The local controversy exception to federal CAFA jurisdiction applied in this pollution class action because the plaintiffs sought significant relief from and based their suit in significant part on a nondiverse defendant’s negligence in performing its contract to remediate the diverse defendant’s pollution. In deciding whether the local controversy exception to CAFA jurisdiction applies, the court considers only the pleadings, not evidence. Here, the suit was against Boeing, a diverse defendant, for pollution which had migrated from its manufacturing facility to plaintiffs’ neighboring properties. Landau, the nondiverse defendant, had been hired by Boeing a decade earlier to investigate and remediate the pollution. The complaint claimed that due to both defendants’ negligence the plume of pollution continued to migrate off Boeing’s property and onto plaintiffs’. The complaint sought “significant relief” against Landau even though it did not attempt to segregate the damages sought from Landau as opposed to Boeing. Under plaintiffs’ allegations and theory, both defendants were equally responsible for all of plaintiffs’ damages. Landau’s conduct also formed a significant basis for plaintiffs’ claims since had it carried out its investigation and remediation duties properly, the pollution would not have migrated onto plaintiffs’ properties. The complaint alleged, at least for jurisdictional purposes, an adequate negligence claim against Landau based on duties it assumed under its contract with Boeing for the benefit of owners of property near the contaminated Boeing site.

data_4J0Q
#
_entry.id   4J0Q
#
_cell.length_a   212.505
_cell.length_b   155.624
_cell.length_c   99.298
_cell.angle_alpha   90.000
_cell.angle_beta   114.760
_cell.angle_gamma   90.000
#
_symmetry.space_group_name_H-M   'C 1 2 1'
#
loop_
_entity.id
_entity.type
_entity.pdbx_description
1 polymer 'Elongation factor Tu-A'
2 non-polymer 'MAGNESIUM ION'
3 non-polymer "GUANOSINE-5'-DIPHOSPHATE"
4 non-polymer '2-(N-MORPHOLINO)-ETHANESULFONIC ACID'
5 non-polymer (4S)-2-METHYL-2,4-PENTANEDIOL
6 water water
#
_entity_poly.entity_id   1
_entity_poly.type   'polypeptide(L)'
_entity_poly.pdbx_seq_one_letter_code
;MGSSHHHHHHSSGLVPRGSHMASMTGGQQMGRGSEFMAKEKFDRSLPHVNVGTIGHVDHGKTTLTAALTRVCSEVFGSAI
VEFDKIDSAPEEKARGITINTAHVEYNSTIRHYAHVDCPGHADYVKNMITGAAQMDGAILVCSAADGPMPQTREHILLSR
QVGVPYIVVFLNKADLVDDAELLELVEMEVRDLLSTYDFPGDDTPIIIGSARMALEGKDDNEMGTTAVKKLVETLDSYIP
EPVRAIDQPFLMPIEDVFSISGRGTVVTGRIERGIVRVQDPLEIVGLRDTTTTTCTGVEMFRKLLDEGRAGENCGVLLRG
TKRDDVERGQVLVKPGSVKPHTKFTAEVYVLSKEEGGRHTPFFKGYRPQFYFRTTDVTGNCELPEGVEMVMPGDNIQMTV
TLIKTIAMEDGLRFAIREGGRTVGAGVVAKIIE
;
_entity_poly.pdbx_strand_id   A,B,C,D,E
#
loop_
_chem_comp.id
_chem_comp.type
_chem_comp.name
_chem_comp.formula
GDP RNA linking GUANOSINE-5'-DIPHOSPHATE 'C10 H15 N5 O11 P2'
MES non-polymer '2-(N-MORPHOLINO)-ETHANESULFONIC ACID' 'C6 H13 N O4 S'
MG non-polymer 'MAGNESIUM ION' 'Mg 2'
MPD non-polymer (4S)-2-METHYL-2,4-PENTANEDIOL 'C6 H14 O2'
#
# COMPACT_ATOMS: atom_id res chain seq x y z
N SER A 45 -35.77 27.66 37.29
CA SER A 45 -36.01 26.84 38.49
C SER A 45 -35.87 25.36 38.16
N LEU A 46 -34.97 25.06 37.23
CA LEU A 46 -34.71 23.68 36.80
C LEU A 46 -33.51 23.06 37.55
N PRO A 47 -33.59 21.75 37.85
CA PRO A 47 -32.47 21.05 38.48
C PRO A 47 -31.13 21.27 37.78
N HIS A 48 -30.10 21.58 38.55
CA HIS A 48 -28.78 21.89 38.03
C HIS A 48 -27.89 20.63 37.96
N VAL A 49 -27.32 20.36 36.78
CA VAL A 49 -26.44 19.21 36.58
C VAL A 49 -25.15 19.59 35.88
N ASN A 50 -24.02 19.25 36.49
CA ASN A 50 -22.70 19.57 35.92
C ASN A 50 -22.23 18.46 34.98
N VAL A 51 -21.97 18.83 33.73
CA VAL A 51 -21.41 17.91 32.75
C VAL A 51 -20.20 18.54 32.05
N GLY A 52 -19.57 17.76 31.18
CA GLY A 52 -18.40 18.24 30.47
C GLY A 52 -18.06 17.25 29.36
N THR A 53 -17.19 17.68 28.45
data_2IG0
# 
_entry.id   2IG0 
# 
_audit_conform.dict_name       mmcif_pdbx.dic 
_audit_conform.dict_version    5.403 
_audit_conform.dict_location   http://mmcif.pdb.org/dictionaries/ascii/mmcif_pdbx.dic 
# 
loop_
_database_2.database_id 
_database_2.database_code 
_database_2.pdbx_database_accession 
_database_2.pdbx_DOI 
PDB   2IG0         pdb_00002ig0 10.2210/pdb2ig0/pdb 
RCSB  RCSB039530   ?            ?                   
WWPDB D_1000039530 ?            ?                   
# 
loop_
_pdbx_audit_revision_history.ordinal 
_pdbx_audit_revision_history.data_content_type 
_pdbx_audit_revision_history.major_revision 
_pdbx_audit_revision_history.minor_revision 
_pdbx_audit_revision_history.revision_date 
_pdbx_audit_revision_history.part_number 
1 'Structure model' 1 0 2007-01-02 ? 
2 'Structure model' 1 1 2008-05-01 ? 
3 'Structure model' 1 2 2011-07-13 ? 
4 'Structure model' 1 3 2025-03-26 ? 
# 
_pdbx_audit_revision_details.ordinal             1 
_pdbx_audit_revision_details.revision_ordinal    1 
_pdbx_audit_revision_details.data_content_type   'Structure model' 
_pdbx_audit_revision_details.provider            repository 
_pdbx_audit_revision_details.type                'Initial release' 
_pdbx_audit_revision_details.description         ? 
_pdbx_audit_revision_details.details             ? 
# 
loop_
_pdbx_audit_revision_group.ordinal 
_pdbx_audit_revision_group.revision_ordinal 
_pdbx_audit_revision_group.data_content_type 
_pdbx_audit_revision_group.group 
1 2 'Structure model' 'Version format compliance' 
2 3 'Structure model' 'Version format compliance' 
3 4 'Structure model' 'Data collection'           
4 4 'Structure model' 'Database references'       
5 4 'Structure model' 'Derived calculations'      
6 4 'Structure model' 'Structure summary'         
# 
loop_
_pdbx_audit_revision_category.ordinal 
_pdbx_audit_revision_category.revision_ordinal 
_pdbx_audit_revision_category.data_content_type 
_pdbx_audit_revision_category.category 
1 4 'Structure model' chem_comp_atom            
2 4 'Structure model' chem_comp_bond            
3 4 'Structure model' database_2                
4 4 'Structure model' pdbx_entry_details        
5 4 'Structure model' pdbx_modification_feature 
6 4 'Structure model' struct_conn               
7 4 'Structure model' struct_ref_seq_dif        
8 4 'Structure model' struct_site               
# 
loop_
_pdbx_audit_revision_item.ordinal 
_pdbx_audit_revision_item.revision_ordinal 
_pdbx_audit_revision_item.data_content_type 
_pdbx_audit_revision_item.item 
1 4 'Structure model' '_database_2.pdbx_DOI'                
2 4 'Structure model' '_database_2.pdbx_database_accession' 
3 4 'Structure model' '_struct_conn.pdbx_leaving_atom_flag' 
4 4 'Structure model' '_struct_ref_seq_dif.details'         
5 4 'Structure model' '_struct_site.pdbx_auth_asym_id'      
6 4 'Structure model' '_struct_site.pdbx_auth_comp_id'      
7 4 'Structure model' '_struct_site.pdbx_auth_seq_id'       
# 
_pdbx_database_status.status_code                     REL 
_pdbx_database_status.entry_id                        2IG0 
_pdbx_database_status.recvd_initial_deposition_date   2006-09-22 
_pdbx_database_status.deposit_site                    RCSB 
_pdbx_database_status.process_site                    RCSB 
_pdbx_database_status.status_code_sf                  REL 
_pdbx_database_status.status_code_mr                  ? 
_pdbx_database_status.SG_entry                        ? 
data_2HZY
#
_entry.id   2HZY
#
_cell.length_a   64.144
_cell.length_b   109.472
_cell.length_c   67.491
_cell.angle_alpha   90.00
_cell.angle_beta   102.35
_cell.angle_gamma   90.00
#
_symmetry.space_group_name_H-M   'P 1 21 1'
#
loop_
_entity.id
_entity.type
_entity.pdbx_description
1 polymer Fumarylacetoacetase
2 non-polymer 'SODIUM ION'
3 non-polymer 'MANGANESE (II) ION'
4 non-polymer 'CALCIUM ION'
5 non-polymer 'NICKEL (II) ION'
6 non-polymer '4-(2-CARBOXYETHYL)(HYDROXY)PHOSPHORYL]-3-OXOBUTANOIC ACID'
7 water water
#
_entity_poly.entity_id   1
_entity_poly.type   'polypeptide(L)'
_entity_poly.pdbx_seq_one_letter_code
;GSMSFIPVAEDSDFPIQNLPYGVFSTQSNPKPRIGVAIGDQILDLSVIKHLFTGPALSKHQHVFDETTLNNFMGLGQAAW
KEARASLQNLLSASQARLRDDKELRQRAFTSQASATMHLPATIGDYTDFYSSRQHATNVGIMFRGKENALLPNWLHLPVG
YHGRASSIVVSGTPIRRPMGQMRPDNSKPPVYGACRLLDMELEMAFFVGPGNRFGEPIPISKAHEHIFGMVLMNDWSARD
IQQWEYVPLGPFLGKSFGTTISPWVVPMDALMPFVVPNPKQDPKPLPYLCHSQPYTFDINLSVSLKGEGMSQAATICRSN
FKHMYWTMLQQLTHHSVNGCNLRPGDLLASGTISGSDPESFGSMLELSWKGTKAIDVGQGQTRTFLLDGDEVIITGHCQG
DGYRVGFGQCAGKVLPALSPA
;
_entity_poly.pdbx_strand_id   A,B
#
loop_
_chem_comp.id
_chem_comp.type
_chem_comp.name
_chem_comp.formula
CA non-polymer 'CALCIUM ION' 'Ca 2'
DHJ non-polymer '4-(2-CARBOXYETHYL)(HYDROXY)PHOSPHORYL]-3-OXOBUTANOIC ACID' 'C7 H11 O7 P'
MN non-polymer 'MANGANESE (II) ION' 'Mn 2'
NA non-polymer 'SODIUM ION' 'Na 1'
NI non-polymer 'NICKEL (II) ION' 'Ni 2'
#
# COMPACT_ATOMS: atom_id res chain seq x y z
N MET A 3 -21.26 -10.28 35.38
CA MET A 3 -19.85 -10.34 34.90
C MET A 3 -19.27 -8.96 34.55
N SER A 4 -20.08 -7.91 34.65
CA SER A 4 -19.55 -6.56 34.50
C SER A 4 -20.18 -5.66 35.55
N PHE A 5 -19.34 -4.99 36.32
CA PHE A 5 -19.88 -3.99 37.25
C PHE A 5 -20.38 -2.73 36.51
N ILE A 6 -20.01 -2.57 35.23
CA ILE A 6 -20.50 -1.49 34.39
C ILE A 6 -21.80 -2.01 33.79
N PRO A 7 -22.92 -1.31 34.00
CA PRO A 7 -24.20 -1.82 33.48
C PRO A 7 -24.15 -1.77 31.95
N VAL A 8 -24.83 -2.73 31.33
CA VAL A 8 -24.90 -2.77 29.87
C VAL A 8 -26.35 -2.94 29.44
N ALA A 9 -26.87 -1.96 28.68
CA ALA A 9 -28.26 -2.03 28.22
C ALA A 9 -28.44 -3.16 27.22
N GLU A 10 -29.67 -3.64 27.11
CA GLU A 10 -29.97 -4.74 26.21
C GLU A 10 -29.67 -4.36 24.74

Ninth Circuit Court of Appeals (Callahan, J.); May 5, 2016; 2016 WL 2586334